The basal ganglia comprise several nuclei in the forebrain, diencephalon, and midbrain that are thought to play a significant role in the control of posture and movement. It is well known that human patients with certain degenerative diseases of the basal ganglia (e.g., Parkinson's, Wilson's, and Huntington's diseases) suffer from rigidly held abnormal body postures, slowing of movement, involuntary movements, or a combination of these abnormalities. However, it is not known exactly what features the basal ganglia contribute to normal movement, nor is it known how their dysfunction causes the associated movement abnormalities. There are several current models of basal ganglia function, but many of these lack specificity and no one mode is widely accepted. The proposed experiments will test the hypothesis that the basal ganglia act during voluntary movement to inhibit motor programs that would otherwise compete with the one which has been selected. The basal ganglia will be mapped carefully by injecting small amounts of the GABA agonist muscimol in awake, behaving monkeys to temporarily inactivate discrete areas of these nuclei. The hypothesis predicts that inactivation of the basal ganglia output will 'release' motor programs which would normally be suppressed during an intended movement. This will be assessed in four ways. First, monkeys will perform step-tracking wrist movements before and after inactivation. Movement velocity and amplitude, EMG of agonist, antagonist, and other muscles, and the presence or absence of adventitious movements will be measured before and after inactivation with muscimol. Second, torque pulse and torque step perturbations will be applied during maintained wrist position and prompt wrist movement. The perturbations will allow the measurement of resistance to stretch (tone) and the latency and magnitude of the monosynaptic and transcortical stretch reflexes. Third, unit activity will be recorded in downstream structures (e.g., motor cortex, supplementary motor cortex) during maintained posture and movement of the wrist before and after basal ganglia inactivation. Fourth, multijoint reaching will be evaluated with a two-dimensional video-based digital movement analysis system.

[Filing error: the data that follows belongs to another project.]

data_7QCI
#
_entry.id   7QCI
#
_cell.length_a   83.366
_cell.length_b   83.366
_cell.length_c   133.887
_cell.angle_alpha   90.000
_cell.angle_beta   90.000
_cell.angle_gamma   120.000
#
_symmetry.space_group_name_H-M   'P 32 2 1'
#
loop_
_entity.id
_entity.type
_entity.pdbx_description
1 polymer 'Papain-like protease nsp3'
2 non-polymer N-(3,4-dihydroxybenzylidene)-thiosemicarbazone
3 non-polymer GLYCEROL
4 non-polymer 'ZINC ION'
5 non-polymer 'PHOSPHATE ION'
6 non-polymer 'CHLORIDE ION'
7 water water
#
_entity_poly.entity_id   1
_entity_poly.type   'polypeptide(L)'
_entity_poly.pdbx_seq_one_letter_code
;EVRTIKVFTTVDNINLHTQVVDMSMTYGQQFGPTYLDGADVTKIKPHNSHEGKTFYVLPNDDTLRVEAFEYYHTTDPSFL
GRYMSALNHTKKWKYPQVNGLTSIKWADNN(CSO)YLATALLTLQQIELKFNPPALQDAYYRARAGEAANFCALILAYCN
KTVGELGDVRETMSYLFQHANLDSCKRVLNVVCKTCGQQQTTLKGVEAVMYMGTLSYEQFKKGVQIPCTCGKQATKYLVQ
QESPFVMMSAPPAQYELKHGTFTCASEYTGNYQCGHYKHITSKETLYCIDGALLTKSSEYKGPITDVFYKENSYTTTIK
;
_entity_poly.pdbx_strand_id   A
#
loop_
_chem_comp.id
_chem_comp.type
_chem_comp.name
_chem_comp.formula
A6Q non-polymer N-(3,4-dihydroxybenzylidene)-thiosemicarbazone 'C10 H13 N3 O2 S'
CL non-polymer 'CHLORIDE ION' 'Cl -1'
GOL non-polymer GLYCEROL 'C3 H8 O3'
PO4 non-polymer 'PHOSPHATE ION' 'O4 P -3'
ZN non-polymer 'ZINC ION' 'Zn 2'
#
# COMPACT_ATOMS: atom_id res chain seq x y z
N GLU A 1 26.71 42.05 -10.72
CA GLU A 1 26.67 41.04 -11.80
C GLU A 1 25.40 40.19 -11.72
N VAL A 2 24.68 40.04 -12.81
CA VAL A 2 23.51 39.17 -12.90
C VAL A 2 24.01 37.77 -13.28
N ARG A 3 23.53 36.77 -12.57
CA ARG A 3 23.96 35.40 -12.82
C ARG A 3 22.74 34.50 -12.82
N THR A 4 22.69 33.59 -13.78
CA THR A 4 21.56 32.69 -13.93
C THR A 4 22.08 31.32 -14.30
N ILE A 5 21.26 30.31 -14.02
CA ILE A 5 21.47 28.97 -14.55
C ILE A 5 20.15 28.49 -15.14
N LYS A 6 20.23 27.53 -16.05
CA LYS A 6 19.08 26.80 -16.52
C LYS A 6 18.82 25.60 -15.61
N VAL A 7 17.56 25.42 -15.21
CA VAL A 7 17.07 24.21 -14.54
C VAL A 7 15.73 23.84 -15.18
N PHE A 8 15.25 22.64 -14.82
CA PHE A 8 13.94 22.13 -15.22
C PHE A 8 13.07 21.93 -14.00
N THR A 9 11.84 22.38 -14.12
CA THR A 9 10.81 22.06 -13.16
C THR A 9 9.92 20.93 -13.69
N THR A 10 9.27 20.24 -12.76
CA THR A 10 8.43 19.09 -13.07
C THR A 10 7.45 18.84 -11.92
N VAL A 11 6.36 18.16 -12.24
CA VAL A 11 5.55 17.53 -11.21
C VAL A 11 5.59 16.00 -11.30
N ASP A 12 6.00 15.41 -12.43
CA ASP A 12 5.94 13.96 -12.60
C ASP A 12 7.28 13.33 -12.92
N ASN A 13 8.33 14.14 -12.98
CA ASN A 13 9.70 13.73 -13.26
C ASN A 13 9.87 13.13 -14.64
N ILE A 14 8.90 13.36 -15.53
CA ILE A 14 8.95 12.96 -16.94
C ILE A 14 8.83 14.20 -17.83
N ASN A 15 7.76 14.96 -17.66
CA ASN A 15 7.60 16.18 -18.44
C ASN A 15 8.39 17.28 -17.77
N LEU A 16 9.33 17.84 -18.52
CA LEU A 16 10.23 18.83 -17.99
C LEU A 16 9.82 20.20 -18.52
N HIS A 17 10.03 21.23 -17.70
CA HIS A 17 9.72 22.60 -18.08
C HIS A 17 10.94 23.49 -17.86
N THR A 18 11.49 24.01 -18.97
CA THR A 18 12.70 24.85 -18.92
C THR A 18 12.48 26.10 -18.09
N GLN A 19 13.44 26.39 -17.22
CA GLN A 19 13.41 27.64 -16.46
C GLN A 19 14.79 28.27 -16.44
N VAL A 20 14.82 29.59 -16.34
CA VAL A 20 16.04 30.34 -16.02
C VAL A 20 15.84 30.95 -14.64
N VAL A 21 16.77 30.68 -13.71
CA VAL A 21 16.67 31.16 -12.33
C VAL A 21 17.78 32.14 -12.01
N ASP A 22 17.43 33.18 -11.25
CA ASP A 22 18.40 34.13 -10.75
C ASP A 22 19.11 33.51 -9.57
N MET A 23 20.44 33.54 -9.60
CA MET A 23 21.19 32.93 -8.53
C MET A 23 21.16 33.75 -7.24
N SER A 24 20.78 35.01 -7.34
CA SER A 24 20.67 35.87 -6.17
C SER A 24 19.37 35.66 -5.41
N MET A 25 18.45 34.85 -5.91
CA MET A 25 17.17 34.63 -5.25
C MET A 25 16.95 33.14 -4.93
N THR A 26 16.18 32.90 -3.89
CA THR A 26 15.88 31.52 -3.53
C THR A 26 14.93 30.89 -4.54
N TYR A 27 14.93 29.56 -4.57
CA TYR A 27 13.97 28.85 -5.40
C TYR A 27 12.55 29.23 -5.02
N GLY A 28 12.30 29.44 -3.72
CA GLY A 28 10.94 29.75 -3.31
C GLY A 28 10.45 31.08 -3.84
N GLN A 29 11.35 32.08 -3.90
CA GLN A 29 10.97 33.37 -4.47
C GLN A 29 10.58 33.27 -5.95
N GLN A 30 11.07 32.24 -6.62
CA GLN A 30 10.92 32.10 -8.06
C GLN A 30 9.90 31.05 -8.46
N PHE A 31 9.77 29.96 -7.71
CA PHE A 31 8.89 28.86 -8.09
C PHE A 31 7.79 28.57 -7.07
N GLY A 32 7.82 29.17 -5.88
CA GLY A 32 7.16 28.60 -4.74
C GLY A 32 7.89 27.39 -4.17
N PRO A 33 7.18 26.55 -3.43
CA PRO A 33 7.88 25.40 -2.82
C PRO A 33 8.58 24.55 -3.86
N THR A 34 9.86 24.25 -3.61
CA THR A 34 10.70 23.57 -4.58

National Institute of Health (NIH)
National Institute of Neurological Disorders and Stroke (NINDS)
Clinical Investigator Award (CIA) (K08)
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NST-2 Subcommittee (NST)
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Oliver, Eugene J
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Washington University
Schools of Medicine
Saint Louis
United States
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